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Ashland photographer goes On Safari

Photographer Judy Benson LaNier says her art is mostly about "making the insignificant significant by focusing attention on things that are usually ignored." These often-missed photo ops are frequently provided by something too small to get much attention, like a lady bug in the rain, and then other times by something that just isn't seen in day to day life, like a charging elephant.

If you visited Ashland's former gallery 369Up in the past three years, then you've probably noticed her striking nature photography. LaNier's work has also been featured in A Taste of Ashland exhibits, and her "Lady's Bath," a photograph of a lady bug on a leaf during a spring shower, was selected from the top seven percent of 21,000 photos from more than 20 countries for the Photographer&

s Forum contest, The Best of Photography Annual 2002.

Asked what she loves most about her art, she replies, "Just being with the animals and with the flowers when I kind of zone out and enter the space with the animal or flower." She recalls in particular an artist's day last year at Wildlife Images Rehabilitation and Education Center when "they let the wolves come out with us and we could just be with them."

Sharing a space with wildlife isn't always the sublime experience it was at Wildlife Images. LaNier, along with several other photographers was recruited for a two-week safari in 2004 to Zambia for David Anderson's book "On Safari: The Source for Safaris in East and Southern Africa" as part of the Focus on Africa project.

Cannon 10D, 300 mm (1.6 magnification factor) in hand, the retired elementary and middle school art teacher found herself looking up at an elephant, sort of the watchdog of the herd, barreling toward their open Land Rover, stopping only 10 feet short of plowing into them: "We were told this was a false charge, but then we were told that a false charge can turn into a real charge, so yes, it was scary. And the noise &

the sound of a several-ton animal charging towards you and then the trumpeting. The roar of a lion will chill you to the bone . It's like that with an elephant's trumpeting."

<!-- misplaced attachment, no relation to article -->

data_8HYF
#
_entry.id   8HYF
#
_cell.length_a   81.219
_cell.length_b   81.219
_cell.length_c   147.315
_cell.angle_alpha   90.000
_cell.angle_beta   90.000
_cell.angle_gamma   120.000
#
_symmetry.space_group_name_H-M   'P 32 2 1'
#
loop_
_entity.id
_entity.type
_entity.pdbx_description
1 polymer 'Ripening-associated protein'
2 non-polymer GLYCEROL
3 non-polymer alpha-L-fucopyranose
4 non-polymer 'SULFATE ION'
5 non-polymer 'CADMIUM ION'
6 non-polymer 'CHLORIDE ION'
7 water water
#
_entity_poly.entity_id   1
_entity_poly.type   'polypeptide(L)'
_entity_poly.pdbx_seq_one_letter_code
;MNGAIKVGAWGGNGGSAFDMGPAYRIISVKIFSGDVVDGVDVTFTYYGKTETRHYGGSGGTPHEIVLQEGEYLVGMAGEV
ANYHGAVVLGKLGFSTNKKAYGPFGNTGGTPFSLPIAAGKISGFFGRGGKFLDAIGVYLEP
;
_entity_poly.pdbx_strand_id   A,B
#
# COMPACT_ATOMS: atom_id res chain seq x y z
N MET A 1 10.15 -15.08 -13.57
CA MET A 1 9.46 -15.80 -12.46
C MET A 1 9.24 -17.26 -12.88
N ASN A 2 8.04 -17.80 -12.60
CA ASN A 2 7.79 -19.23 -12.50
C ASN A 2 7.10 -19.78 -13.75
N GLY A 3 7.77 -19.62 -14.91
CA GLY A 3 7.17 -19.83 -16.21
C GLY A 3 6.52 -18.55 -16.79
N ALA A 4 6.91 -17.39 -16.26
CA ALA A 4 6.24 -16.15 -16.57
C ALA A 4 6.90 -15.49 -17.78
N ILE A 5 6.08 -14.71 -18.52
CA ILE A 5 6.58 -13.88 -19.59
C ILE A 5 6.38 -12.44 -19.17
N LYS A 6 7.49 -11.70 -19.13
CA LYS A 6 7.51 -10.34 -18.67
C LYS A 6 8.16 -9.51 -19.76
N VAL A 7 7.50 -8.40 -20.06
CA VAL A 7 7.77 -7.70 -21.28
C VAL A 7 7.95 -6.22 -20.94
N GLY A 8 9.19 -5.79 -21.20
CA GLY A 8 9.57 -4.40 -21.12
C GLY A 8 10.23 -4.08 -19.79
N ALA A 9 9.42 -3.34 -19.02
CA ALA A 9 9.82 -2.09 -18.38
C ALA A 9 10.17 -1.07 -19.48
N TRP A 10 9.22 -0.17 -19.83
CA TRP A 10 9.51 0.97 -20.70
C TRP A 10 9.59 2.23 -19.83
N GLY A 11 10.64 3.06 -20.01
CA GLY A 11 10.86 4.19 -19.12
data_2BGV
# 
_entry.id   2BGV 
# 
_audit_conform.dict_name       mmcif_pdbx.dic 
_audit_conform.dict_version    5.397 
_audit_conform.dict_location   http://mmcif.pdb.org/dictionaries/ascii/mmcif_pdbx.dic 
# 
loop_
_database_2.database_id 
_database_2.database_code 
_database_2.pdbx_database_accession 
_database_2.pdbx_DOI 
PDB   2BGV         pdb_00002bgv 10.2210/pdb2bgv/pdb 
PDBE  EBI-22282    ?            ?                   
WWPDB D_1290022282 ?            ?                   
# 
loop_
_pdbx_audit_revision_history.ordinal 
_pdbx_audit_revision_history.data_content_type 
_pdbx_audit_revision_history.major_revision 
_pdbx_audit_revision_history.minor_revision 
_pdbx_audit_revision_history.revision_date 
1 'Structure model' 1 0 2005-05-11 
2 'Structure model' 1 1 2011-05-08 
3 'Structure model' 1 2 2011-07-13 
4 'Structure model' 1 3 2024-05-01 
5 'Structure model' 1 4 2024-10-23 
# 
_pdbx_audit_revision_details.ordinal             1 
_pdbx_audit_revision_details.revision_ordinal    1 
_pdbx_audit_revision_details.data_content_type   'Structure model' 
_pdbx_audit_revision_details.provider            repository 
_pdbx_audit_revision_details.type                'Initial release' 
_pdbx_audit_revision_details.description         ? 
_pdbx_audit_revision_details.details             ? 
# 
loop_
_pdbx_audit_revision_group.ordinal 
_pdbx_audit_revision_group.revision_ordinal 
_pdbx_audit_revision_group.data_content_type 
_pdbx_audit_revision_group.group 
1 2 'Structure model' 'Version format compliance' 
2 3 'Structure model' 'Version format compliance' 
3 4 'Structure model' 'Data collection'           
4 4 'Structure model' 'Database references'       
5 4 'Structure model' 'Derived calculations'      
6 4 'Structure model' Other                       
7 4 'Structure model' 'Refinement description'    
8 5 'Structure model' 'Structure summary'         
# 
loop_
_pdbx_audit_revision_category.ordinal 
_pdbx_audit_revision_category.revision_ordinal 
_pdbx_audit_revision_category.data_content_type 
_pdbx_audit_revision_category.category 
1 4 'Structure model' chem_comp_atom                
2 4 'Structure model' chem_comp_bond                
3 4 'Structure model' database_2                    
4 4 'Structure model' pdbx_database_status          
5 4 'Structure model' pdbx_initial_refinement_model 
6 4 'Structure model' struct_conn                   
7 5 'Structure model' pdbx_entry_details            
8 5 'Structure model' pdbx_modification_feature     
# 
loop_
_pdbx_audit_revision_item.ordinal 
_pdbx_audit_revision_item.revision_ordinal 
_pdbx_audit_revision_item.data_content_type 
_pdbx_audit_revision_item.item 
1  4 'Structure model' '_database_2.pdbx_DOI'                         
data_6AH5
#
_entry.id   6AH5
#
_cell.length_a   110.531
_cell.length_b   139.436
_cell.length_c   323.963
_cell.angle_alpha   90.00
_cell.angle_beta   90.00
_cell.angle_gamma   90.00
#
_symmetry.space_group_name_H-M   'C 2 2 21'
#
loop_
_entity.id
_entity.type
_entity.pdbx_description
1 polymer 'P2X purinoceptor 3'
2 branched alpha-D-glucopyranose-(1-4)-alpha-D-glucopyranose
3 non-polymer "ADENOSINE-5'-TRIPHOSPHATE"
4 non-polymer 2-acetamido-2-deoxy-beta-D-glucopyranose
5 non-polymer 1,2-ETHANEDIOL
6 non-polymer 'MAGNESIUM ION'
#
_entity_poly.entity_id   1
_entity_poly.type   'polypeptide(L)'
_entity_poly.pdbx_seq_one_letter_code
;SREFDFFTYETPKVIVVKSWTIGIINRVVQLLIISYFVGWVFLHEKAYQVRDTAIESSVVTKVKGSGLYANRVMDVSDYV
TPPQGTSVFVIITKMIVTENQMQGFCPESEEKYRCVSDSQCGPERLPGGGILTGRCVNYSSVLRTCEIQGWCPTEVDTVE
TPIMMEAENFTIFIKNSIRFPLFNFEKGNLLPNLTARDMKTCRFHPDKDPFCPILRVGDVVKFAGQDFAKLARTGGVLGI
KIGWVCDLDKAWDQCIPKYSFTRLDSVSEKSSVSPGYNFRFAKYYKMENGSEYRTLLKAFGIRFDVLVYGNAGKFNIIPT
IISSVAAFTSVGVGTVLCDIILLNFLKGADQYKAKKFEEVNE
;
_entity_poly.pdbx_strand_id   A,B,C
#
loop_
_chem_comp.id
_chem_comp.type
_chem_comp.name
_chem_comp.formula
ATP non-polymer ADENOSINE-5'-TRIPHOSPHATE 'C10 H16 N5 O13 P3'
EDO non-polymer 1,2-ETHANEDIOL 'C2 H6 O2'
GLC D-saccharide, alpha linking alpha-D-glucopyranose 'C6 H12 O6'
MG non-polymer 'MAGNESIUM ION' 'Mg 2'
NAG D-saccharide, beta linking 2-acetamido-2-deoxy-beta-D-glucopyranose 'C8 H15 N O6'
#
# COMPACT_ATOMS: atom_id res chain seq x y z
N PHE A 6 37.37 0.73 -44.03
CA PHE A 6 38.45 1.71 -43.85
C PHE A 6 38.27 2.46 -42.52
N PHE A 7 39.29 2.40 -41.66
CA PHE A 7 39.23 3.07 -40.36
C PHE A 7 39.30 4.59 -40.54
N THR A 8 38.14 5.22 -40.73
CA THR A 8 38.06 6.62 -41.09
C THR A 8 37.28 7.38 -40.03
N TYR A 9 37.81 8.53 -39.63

— — —

This elephant photographed by Judy Benson LaNier — graces the inside of a recent coffee table book.

Submitted photo

They were charged a couple more times like this by other young male elephants. While a guard in the Land Rover carried a gun, the likely response to a more dangerous charge would have been starting up the vehicle's motor she says.

"It's surprising the first time, but after two or three times you know what to expect," she says. After the first incident, she could keep her hands steady enough to shoot some good photos, like the one here of the elephant in motion, about 15 feet away, ears flapping and trumpeting (unlike in a real charge where the ears would be flat and the trunk curled in, she says).

As for the safari in general, "It was fabulous; it was just amazing," says LaNier, whose African connections go back to 1962 when she was a senior at Ashland High School and her family hosted the school's first foreign exchange student, Yvonne Nicolson from South Africa. The families kept in touch , and in 1999, LaNier with her mother, sister and brother visited the family, Kruger National Park and went on safari in Eastern Africa.

Three of her 2004 photos were selected for "On Safari," an exquisite coffee table book/guide released last month: Two gorgeous savanna sunsets with black, silhouetted trees, and the third, a shot of a huge paw print in the Land Rover's tracks, left by a lion that had tracked them.

LaNier didn't study photography until her final term in graduate school. "It was a requirement for art education and I'd left it for last because I was so scared to do it. I thought it would be so hard. I found out during the first week that it is my passion."